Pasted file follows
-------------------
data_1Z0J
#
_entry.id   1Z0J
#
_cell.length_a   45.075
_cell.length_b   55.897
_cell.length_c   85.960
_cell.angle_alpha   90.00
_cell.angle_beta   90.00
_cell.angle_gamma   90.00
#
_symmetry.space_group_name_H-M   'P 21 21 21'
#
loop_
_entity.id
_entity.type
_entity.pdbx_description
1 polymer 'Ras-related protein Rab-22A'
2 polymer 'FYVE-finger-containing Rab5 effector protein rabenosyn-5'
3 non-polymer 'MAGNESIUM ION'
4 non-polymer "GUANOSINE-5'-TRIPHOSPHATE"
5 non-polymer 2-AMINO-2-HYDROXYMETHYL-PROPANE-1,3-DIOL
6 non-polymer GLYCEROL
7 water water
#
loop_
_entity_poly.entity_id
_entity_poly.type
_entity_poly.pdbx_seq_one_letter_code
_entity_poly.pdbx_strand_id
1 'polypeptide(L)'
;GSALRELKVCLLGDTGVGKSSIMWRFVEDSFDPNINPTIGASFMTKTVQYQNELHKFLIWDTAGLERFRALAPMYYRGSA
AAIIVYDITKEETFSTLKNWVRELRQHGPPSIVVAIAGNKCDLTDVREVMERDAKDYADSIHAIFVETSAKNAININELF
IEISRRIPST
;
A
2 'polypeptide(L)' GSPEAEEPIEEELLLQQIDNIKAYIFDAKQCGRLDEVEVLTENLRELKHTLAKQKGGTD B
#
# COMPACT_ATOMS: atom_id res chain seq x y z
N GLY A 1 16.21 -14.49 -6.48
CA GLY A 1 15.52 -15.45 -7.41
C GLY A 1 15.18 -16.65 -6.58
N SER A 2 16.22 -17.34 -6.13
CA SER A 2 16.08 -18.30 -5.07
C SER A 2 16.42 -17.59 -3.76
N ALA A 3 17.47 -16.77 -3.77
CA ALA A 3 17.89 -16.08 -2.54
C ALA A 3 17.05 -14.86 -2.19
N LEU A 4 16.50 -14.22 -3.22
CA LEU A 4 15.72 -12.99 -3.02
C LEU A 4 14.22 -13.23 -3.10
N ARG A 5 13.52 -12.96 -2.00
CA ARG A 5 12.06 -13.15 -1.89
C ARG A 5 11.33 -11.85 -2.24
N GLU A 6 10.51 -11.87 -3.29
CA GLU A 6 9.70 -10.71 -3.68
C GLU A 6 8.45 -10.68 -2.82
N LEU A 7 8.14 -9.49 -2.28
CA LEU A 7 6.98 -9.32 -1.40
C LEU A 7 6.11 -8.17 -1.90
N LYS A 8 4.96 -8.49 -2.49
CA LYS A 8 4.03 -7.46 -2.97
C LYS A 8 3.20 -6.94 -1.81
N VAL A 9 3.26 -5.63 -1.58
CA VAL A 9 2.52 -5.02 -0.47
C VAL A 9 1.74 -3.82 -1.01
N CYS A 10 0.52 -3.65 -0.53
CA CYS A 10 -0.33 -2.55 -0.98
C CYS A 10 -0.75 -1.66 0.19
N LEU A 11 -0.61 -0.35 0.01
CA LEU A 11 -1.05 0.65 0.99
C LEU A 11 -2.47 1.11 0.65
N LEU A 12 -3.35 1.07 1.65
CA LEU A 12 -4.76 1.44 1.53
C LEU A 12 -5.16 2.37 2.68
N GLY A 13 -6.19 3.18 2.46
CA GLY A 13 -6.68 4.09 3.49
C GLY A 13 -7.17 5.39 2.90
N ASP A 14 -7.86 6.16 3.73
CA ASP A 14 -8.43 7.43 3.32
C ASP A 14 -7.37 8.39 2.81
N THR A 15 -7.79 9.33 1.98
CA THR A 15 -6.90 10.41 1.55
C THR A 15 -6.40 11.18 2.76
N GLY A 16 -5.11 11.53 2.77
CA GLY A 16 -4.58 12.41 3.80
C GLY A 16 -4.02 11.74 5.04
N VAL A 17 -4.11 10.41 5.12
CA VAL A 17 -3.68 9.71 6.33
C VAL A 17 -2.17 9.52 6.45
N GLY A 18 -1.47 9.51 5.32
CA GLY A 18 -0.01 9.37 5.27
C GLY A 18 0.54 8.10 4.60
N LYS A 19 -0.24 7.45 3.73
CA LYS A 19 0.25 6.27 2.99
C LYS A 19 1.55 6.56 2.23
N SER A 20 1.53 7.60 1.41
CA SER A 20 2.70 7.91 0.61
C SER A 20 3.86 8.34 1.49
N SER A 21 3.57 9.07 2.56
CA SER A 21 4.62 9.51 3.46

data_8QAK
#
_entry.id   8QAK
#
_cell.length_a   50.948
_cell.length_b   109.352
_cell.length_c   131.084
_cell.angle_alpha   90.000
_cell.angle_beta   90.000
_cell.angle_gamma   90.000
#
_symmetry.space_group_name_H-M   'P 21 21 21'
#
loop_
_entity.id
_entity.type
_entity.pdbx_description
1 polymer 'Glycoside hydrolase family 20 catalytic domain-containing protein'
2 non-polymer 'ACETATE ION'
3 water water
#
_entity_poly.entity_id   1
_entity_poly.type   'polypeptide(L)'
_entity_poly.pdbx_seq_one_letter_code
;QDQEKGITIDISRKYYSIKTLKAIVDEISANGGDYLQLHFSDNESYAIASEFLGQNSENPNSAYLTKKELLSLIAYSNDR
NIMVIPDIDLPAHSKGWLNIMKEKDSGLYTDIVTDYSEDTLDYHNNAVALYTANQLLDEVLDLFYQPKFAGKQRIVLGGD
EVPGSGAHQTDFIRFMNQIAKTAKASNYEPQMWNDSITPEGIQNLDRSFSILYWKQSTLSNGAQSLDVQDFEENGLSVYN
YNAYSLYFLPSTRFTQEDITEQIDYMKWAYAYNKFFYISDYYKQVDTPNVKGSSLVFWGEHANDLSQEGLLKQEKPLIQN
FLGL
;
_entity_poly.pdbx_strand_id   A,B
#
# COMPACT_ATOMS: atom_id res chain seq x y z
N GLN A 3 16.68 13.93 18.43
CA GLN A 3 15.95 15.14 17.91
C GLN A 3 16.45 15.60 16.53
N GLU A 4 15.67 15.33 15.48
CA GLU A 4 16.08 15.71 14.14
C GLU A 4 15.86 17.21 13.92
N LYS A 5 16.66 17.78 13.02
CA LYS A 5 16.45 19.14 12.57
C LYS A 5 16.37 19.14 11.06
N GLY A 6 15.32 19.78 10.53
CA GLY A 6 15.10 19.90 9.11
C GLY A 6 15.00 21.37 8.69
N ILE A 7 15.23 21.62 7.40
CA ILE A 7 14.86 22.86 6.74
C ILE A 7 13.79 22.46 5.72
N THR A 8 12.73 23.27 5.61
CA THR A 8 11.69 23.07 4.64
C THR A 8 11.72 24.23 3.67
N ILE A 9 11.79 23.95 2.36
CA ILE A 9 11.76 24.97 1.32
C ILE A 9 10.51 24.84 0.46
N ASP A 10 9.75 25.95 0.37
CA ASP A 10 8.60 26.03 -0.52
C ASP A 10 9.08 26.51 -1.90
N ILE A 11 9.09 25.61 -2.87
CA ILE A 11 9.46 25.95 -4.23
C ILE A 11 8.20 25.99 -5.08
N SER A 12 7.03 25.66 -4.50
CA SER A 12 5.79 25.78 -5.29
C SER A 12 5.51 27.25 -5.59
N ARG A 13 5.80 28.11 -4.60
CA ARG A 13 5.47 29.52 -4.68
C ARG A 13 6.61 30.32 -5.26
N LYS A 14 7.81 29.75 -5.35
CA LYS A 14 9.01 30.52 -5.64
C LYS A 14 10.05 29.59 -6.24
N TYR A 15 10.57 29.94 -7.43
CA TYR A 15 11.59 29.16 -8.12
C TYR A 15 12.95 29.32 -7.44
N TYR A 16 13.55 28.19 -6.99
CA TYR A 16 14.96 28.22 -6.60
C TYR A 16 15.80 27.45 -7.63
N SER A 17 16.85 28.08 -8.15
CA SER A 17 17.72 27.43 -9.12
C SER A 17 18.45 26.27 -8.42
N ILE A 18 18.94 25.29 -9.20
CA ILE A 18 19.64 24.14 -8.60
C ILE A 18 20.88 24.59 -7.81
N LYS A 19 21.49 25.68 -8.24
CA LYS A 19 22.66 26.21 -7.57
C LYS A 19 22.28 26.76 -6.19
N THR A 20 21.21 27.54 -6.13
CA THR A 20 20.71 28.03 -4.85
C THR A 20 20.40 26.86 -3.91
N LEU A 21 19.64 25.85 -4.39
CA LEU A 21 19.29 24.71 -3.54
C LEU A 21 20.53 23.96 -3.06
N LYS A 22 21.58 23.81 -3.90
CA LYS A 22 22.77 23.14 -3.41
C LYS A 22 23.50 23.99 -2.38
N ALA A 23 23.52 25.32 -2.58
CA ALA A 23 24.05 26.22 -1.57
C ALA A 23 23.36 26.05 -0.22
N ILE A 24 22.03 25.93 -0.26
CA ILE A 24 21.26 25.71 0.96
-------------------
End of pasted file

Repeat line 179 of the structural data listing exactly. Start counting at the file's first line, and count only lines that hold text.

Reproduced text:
C SER A 17 18.45 26.27 -8.42